Microsoft focused on getting the best for Malaysia’s workforce
As Southeast Asian nations continue to compete with each other on their development and tech adoption, Malaysia continues to be at the forefront when it comes to developing the skills of its talent, especially in fulfilling the growing demands of the tech industry.
With several large tech companies already making significant investments in the nation for tech development, Microsoft in particular remains to be a key enabler for transforming the country. Having had its presence in Malaysia for about three decades, Microsoft continues to invest not only in developing infrastructures in the country but also in enabling the tech development of skillsets for the region’s growing workforce, both in the private and government sector.
Tech Wire Asia caught up with K Raman, Managing Director of Microsoft Malaysia to get his views on how the tech giant continues to play an important role in helping the nation achieve its development goals.
How big is the digital skills gap in Malaysia currently when compared to the rest of the ASEAN region?
In a Global Skills Report by Coursera in 2021, Malaysia was ranked 46th, significantly behind the two higher-ranking ASEAN members, Singapore at 10th place and Vietnam at 20th place. This report indicates that Malaysia is progressing slower in digital skills literacy.
In line with Microsoft’s mission to empower every person and every organization on the planet to achieve more, a fundamental part of what we do in Malaysia is to equip people with digital and technical skills – which is reflected in our Bersama Malaysia commitment to skill an additional 1 million Malaysians by the end of 2023 to thrive in the nation’s growing digital economy and fulfill Malaysia’s ambition to be a digital-first country.
What is the biggest challenge when it comes to reskilling and upskilling the workforce in Malaysia?
When it comes to skilling, our commitment is to build a digitally inclusive Malaysia. We want to ensure that our skilling, reskilling, and upskilling initiatives are able to reach and benefit a wide group of audiences. Hence, forming partnerships is critical in helping us move towards our goal. Some of the key groups we are working with include:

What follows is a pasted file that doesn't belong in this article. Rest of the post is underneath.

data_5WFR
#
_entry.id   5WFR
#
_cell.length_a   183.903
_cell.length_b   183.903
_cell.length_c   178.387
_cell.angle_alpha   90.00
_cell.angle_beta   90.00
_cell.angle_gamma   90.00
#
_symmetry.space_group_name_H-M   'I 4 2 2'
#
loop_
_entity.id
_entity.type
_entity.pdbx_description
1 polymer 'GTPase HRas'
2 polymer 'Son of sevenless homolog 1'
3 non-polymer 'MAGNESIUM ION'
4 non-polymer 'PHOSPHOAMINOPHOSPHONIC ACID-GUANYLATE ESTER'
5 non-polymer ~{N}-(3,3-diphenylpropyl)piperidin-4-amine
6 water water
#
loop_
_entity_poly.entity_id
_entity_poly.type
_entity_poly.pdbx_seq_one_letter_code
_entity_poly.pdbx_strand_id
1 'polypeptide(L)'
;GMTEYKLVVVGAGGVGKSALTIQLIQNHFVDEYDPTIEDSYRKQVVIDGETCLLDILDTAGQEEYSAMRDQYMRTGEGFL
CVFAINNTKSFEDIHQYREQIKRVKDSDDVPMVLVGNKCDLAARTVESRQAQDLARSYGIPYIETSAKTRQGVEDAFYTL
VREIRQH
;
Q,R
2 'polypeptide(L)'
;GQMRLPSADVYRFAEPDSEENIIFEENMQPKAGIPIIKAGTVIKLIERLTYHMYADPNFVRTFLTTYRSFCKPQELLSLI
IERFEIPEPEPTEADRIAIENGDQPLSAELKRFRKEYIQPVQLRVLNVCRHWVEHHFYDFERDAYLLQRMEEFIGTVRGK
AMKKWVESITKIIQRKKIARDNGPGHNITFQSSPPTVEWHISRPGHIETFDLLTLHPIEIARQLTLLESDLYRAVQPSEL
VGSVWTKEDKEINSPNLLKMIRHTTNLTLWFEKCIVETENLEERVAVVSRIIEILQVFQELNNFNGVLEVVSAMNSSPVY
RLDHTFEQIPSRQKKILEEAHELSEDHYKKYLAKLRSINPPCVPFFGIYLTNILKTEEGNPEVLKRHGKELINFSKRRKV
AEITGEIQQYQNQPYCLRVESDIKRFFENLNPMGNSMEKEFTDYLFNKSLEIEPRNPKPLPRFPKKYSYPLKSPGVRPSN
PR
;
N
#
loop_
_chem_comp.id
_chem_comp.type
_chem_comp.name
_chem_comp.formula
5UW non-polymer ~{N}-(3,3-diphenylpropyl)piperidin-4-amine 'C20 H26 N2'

- Civil servants: Equipping civil servants with digital skills and capabilities in support of MyDIGITAL Blueprint’s target to have 100% civil servants possess digital literacy. Examples include MyDIGITAL GovTech Innovation partnership and collaboration with the Sarawak government]
- Customers and partners: We work with our customers and partners through digital training, instructor-led training, events, as well as certifications. For example, our collaboration with PETRONAS to nurture a sustainable pipeline of an inclusive future-ready digital workforce through the PETRONAS Digital Academy and our commitment to upskill the community through the PETRONAS BeDigital Bootcamp.
- Educators and students: We work with schools and universities not only for the benefit of the students but also to empower educators to transform teaching and learning resources, supported by training materials and certifications. Examples include UTHM’s AI.DA and appointment by TERAJU as MARA Community College’s official skilling partner.
- Job seekers: We work with various organizations targeting job seekers / fresh graduates by equipping them with digital skills and training. Among our partners include Human Resource Development Corporation, Social Security Organization (SOCSO), Junior Achievement (JA) Malaysia, TalentCorp Malaysia, Grab, and local universities.
- Underserved communities: We also partner with non-profit organizations (NPOs) to help reach people of all socioeconomic backgrounds, including young adults and people living with disabilities – and provide them with equal opportunities to succeed in an inclusive digital economy. We partner with Biji-biji Enterprise on several programs that help enhance employability along with the Malaysia Pan-Disability Football Club as part of the APAC Enabler Program, among others.
Microsoft has announced numerous programs to solve the skill shortage problem. Can you share any updates on the state of these programs? Which ones have been the most successful?
As part of our Bersama Malaysia commitment to skill an additional 1 million Malaysians by the end of 2023, we are pleased to share that we have skilled close to 480,000 Malaysians as of July 2022 – which is about 50% of our target.
In July 2021, we announced a collaboration with SOCSO and JA Malaysia to upskill 25,000 Malaysians through the ‘Digital Skills for Tomorrow’s Jobs’ Programme. To date, we have completed the training for all 25,000 and about 100 participants have secured employment and pursued a career in the digital space.
We recently had the chance to also reconnect with a few participants from the ‘Digital Skills and Gig Economy Employability Programme’ – a joint initiative with Biji-biji Enterprise on skilling for opportunities in the gig economy. It is heart-warming to see how they have each absorbed learnings from the skilling program to become who they are today.